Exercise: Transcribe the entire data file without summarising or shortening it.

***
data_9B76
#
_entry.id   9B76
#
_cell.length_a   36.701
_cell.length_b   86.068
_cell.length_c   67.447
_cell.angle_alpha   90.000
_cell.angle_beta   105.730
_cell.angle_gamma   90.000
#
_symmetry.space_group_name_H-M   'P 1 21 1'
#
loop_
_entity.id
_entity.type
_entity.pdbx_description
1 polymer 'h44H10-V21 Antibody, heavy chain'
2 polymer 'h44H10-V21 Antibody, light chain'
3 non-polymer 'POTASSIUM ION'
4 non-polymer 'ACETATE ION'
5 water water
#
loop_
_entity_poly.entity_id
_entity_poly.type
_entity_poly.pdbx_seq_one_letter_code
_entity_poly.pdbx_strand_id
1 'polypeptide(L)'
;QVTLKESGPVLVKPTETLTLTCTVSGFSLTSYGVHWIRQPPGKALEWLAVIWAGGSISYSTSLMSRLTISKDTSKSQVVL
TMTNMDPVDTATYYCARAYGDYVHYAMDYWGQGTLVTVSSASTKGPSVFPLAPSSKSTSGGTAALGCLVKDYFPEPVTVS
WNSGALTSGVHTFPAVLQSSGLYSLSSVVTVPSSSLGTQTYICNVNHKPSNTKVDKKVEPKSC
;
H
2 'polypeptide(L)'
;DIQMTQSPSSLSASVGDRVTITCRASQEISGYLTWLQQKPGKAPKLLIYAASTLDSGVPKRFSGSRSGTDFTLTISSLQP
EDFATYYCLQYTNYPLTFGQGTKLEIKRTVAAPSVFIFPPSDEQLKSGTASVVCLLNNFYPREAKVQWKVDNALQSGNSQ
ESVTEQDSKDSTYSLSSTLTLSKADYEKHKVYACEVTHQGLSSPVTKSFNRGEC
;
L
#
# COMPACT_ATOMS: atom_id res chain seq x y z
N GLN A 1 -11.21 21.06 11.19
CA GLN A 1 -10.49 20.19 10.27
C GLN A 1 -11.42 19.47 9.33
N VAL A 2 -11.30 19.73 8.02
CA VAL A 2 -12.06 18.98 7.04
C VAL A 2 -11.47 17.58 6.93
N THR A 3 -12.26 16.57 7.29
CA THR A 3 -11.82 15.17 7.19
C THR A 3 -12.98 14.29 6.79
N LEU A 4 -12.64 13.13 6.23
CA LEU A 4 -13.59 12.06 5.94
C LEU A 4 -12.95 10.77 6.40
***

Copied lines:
data_9B76
#
_entry.id   9B76
#
_cell.length_a   36.701
_cell.length_b   86.068
_cell.length_c   67.447
_cell.angle_alpha   90.000
_cell.angle_beta   105.730
_cell.angle_gamma   90.000
#
_symmetry.space_group_name_H-M   'P 1 21 1'
#
loop_
_entity.id
_entity.type
_entity.pdbx_description
1 polymer 'h44H10-V21 Antibody, heavy chain'
2 polymer 'h44H10-V21 Antibody, light chain'
3 non-polymer 'POTASSIUM ION'
4 non-polymer 'ACETATE ION'
5 water water
#
loop_
_entity_poly.entity_id
_entity_poly.type
_entity_poly.pdbx_seq_one_letter_code
_entity_poly.pdbx_strand_id
1 'polypeptide(L)'
;QVTLKESGPVLVKPTETLTLTCTVSGFSLTSYGVHWIRQPPGKALEWLAVIWAGGSISYSTSLMSRLTISKDTSKSQVVL
TMTNMDPVDTATYYCARAYGDYVHYAMDYWGQGTLVTVSSASTKGPSVFPLAPSSKSTSGGTAALGCLVKDYFPEPVTVS
WNSGALTSGVHTFPAVLQSSGLYSLSSVVTVPSSSLGTQTYICNVNHKPSNTKVDKKVEPKSC
;
H
2 'polypeptide(L)'
;DIQMTQSPSSLSASVGDRVTITCRASQEISGYLTWLQQKPGKAPKLLIYAASTLDSGVPKRFSGSRSGTDFTLTISSLQP
EDFATYYCLQYTNYPLTFGQGTKLEIKRTVAAPSVFIFPPSDEQLKSGTASVVCLLNNFYPREAKVQWKVDNALQSGNSQ
ESVTEQDSKDSTYSLSSTLTLSKADYEKHKVYACEVTHQGLSSPVTKSFNRGEC
;
L
#
# COMPACT_ATOMS: atom_id res chain seq x y z
N GLN A 1 -11.21 21.06 11.19
CA GLN A 1 -10.49 20.19 10.27
C GLN A 1 -11.42 19.47 9.33
N VAL A 2 -11.30 19.73 8.02
CA VAL A 2 -12.06 18.98 7.04
C VAL A 2 -11.47 17.58 6.93
N THR A 3 -12.26 16.57 7.29
CA THR A 3 -11.82 15.17 7.19
C THR A 3 -12.98 14.29 6.79
N LEU A 4 -12.64 13.13 6.23
CA LEU A 4 -13.59 12.06 5.94
C LEU A 4 -12.95 10.77 6.40